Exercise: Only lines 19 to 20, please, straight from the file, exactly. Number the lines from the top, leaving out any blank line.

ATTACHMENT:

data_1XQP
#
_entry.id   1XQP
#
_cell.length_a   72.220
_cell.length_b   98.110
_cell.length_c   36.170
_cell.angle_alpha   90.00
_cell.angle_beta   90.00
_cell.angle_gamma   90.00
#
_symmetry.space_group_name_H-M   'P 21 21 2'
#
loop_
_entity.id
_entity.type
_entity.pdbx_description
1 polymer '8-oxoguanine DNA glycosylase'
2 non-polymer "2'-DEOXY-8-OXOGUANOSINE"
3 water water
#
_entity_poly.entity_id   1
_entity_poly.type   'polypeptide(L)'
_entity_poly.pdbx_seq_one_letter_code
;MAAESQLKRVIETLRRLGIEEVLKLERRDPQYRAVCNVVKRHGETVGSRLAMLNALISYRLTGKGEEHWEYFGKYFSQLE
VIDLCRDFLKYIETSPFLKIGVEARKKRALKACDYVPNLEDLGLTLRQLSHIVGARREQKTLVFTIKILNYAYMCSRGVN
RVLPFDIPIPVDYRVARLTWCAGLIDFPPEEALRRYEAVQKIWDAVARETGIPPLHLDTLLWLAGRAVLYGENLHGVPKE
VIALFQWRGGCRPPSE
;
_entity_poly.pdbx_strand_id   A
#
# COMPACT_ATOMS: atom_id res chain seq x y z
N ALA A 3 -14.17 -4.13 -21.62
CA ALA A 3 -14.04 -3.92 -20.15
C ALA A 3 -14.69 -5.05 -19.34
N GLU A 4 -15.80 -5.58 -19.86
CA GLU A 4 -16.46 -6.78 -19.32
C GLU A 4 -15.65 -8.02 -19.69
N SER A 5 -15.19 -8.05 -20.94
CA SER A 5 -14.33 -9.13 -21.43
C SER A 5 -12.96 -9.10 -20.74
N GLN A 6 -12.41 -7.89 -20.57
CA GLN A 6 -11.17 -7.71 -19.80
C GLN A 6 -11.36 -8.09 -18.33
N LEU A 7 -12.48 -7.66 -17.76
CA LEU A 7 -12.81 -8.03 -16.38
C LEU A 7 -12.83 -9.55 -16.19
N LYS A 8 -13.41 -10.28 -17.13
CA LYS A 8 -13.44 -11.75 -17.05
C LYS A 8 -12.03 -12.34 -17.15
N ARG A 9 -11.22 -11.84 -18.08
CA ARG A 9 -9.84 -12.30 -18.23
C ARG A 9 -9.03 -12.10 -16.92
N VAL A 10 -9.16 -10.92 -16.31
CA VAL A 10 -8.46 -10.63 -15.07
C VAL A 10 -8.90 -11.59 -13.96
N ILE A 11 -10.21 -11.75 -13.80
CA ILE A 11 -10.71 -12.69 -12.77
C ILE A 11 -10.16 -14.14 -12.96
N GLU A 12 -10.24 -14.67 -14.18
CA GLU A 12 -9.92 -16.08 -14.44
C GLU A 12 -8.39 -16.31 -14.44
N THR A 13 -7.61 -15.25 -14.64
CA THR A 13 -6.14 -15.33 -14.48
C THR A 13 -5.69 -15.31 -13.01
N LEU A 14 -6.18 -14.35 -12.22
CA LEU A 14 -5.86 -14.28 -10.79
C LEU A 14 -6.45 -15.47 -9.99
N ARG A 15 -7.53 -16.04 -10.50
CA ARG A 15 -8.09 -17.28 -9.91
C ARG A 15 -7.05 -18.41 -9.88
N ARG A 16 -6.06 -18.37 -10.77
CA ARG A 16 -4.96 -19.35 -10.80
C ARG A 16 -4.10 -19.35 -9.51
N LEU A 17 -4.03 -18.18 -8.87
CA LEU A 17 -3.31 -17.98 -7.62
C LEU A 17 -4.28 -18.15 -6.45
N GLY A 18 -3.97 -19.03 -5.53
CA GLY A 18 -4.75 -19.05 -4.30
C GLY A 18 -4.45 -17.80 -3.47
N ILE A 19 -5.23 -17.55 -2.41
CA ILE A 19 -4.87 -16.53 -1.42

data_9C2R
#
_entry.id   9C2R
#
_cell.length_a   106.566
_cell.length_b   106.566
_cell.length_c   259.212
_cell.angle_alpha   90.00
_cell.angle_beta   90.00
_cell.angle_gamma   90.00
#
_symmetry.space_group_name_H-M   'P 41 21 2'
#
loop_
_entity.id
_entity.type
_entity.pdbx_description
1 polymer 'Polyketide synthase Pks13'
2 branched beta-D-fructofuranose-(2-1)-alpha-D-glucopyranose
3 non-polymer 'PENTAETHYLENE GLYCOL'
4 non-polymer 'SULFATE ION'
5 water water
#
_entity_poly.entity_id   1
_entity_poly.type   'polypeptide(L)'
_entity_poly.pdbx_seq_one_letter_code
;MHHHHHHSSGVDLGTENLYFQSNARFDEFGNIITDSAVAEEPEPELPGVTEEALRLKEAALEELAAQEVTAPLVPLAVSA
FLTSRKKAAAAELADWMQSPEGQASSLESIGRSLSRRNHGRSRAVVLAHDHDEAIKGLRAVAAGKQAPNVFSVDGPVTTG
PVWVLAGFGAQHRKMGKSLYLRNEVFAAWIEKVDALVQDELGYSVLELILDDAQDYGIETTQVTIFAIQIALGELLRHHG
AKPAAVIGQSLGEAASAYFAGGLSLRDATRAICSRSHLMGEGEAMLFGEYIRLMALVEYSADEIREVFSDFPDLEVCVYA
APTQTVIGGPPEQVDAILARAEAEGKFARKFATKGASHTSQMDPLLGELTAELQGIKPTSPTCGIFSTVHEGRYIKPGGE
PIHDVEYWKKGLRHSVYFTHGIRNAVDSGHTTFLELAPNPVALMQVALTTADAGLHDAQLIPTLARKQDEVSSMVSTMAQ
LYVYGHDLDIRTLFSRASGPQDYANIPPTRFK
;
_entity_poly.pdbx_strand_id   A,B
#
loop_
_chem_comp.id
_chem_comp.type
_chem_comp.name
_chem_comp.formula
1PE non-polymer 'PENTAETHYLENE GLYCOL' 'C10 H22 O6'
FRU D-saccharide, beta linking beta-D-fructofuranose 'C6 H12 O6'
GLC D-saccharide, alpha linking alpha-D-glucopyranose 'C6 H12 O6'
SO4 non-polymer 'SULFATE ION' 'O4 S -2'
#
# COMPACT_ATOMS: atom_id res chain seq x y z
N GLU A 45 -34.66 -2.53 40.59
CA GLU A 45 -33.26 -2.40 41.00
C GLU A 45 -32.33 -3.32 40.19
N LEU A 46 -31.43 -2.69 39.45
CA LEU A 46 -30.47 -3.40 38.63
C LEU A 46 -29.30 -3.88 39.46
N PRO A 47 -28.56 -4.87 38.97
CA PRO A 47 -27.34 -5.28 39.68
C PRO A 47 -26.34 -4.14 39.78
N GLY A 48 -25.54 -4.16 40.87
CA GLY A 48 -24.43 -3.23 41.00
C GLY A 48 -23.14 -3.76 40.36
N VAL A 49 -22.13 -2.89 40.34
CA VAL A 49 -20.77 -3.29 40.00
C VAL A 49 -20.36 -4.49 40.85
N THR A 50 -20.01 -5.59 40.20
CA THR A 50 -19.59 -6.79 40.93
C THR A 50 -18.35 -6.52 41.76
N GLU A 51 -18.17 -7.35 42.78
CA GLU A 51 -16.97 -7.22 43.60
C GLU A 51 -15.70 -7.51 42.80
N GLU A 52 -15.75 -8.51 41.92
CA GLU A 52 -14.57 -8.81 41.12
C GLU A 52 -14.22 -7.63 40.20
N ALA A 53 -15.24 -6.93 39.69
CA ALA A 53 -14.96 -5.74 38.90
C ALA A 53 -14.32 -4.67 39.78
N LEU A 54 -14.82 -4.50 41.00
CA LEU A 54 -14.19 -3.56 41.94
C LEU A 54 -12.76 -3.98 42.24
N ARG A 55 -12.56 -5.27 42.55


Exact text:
2 non-polymer "2'-DEOXY-8-OXOGUANOSINE"
3 water water